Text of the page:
‘By stripping back unnecessary red tape and putting power in the hands of our innovators, the agency will be given freedom to drive forward the technologies of tomorrow…’
The UK Government is to establish a new independent body that will fund high-risk, high-reward scientific research.
The Advanced Research & Innovation Agency (ARIA) will be backed by funding of £800 million and will be led by ‘prominent, world-leading scientists who will be given the freedom to identify and fund transformational science and technology at speed.’ The Government added that the new agency will ‘help cement the UK’s position as a global science superpower, while shaping the country’s efforts to build back better through innovation.’
ARIA, which will be independent of Government, will be based on models that have proved successful in other countries, in particular the US’ Advanced Research Projects Agency (ARPA) model. The Government said that central to the agency will be its ability to deliver funding to the UK’s most pioneering researchers flexibly and at speed, in a way that best supports their work and avoids unnecessary bureaucracy. It will also have a much higher tolerance for failure than is normal, ‘recognising that in research the freedom to fail is often the freedom to succeed.’
Business Secretary Kwasi Kwarteng said ‘By stripping back unnecessary red tape , and putting power in the hands of our innovators, the agency will be given freedom to drive forward the technologies of tomorrow, as we continue to build back better through innovation.’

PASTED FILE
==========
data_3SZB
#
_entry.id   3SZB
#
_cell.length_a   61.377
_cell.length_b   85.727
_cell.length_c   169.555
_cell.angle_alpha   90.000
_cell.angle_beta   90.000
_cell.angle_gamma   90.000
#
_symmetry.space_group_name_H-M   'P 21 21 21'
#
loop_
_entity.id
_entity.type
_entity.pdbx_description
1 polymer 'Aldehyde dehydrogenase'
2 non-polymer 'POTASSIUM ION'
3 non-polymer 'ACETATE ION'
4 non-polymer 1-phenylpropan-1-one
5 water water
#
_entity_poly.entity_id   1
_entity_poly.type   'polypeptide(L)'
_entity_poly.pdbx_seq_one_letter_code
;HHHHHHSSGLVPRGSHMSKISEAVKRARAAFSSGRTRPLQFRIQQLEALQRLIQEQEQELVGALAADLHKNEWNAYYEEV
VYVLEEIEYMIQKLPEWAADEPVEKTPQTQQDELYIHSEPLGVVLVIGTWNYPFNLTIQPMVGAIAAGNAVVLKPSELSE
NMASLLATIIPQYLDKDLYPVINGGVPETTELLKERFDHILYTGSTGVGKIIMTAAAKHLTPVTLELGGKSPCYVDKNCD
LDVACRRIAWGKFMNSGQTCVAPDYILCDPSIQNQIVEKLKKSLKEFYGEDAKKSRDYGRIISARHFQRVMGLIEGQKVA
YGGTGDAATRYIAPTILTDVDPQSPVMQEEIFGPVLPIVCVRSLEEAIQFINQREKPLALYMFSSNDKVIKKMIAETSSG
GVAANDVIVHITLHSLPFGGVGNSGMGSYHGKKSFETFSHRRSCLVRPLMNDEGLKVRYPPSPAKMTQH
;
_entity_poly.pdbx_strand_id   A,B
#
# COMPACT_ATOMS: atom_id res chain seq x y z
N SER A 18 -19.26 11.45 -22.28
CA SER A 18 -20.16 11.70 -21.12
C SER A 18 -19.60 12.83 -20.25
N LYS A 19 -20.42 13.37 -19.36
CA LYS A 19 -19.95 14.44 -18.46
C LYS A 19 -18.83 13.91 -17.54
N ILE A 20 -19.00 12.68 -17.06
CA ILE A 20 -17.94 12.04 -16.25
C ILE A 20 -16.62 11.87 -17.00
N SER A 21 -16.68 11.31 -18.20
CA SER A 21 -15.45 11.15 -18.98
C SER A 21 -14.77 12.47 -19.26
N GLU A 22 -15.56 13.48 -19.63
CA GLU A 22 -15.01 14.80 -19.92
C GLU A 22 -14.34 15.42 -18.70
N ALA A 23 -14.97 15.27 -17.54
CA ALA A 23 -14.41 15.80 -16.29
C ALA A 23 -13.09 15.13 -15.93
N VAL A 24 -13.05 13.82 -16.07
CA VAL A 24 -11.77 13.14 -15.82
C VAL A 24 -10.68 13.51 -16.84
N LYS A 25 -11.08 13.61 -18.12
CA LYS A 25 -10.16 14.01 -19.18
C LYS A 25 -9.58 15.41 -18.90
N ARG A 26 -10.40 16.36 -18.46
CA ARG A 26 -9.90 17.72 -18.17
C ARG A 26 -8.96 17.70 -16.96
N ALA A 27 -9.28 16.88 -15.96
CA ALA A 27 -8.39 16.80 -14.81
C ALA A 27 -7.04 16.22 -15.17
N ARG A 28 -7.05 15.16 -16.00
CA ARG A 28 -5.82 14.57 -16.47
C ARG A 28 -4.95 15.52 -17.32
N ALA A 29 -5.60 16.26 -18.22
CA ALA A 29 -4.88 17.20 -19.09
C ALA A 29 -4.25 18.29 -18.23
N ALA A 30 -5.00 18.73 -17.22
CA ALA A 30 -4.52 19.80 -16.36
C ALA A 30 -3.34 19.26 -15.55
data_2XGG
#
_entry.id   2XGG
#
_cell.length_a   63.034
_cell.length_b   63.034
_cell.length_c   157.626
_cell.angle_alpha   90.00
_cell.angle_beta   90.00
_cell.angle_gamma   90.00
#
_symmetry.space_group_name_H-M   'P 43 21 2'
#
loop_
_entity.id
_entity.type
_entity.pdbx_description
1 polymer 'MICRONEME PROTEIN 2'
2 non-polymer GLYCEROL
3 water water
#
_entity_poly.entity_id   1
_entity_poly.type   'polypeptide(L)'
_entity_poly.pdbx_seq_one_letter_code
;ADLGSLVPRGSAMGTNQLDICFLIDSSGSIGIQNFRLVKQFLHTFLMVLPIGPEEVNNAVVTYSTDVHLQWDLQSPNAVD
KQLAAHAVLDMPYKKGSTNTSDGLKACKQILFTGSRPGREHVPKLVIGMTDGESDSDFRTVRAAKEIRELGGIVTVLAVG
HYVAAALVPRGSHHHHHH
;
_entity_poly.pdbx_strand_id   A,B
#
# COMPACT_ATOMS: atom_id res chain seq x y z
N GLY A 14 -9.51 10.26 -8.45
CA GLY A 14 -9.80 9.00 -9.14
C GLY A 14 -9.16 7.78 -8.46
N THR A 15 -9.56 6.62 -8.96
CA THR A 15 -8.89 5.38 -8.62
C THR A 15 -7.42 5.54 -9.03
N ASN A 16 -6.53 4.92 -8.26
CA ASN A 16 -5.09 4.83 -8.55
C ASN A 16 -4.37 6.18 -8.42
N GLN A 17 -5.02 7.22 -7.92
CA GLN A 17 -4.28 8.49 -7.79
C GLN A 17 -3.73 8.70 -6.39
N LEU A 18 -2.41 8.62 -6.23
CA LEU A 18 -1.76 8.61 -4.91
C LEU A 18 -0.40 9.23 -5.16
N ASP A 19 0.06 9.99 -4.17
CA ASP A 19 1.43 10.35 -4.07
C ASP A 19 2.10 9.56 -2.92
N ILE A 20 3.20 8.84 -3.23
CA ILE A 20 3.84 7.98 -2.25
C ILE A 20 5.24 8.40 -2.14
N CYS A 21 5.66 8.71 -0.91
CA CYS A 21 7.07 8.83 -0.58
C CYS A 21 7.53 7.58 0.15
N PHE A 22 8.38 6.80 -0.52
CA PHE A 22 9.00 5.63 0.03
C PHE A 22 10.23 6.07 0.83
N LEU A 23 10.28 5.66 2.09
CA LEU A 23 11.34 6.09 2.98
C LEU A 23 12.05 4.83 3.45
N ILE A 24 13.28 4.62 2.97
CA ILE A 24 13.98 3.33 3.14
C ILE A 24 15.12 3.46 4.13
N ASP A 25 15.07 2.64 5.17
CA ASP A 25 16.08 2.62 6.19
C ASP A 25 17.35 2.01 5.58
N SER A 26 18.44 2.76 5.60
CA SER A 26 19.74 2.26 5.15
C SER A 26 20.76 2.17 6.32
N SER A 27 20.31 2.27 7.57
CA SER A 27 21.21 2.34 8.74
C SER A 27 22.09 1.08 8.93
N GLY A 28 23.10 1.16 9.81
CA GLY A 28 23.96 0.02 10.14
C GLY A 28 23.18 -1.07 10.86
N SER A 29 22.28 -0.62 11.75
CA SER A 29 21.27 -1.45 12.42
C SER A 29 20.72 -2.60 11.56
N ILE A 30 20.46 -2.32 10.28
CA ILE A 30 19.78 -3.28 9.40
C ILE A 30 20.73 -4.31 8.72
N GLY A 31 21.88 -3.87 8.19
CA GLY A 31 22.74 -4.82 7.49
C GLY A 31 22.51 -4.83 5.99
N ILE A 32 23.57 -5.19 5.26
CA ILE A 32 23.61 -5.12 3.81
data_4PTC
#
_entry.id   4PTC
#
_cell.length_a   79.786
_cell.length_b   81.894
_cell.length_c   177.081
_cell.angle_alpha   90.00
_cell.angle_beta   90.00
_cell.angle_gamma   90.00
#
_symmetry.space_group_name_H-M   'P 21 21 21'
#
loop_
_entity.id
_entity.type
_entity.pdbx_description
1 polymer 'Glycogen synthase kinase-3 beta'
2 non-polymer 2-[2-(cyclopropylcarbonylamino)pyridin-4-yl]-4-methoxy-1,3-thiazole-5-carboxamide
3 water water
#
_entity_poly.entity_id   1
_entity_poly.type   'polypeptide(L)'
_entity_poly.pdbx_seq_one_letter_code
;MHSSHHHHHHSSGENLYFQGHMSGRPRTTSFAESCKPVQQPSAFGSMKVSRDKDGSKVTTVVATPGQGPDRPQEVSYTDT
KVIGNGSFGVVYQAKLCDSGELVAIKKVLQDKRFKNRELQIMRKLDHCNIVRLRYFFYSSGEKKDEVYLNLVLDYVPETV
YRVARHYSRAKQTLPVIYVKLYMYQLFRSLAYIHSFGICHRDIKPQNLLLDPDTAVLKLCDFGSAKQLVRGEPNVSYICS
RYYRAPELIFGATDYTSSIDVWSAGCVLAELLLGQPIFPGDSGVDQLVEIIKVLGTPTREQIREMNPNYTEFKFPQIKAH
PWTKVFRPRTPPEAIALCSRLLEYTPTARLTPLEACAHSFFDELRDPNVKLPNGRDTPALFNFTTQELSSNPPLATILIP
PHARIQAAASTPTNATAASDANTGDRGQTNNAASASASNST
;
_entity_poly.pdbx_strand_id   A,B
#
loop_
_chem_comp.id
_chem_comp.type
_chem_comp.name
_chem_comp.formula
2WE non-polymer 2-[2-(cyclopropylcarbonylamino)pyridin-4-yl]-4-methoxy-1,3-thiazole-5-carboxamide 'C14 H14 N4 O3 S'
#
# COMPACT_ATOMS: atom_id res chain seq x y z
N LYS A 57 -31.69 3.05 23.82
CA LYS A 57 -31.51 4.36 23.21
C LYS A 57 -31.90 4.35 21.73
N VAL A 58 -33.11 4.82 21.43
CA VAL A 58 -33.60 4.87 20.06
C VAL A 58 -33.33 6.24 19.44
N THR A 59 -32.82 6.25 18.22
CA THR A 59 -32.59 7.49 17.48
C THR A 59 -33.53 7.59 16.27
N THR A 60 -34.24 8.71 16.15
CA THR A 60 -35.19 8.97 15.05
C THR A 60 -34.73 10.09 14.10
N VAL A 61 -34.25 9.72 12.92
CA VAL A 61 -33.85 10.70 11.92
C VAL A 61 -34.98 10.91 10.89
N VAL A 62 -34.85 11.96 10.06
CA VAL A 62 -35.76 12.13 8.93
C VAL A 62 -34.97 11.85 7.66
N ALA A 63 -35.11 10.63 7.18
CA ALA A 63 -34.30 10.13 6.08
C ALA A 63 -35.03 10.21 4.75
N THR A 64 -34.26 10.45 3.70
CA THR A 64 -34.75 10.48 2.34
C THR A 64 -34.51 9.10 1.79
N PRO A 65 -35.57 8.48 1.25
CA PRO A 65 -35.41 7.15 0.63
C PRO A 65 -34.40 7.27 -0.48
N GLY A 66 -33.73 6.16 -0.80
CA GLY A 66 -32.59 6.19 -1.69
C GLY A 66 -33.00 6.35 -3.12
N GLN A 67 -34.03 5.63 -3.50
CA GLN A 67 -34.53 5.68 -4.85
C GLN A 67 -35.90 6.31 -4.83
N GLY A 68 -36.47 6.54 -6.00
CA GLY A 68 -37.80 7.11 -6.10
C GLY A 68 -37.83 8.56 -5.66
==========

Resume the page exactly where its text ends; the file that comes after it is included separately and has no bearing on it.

ARIA will complement the work of UK Research and Innovation (UKRI), while building on the Government’s R&D Roadmap, published in July 2020.
The news of the agency has been welcomed across business, academic and research communities alike. Professor Dame Ottoline Leyser, Chief Executive, UK Research and Innovation said; ‘Working closely together, UK Research and Innovation and ARIA will catalyse an even more diverse, dynamic and creative funding system that will ensure transformative ideas, whoever has them, can change people’s lives for the better.’
Matthew Fell, CBI UK Chief Policy Director added; ‘This is a prime chance for business, government and the research and innovation community to work together and turn ambitions into realities.’ The Royal Society said that ‘A UK ARPA could facilitate investments in technologies with radical potential that may not otherwise receive support through existing mechanisms.’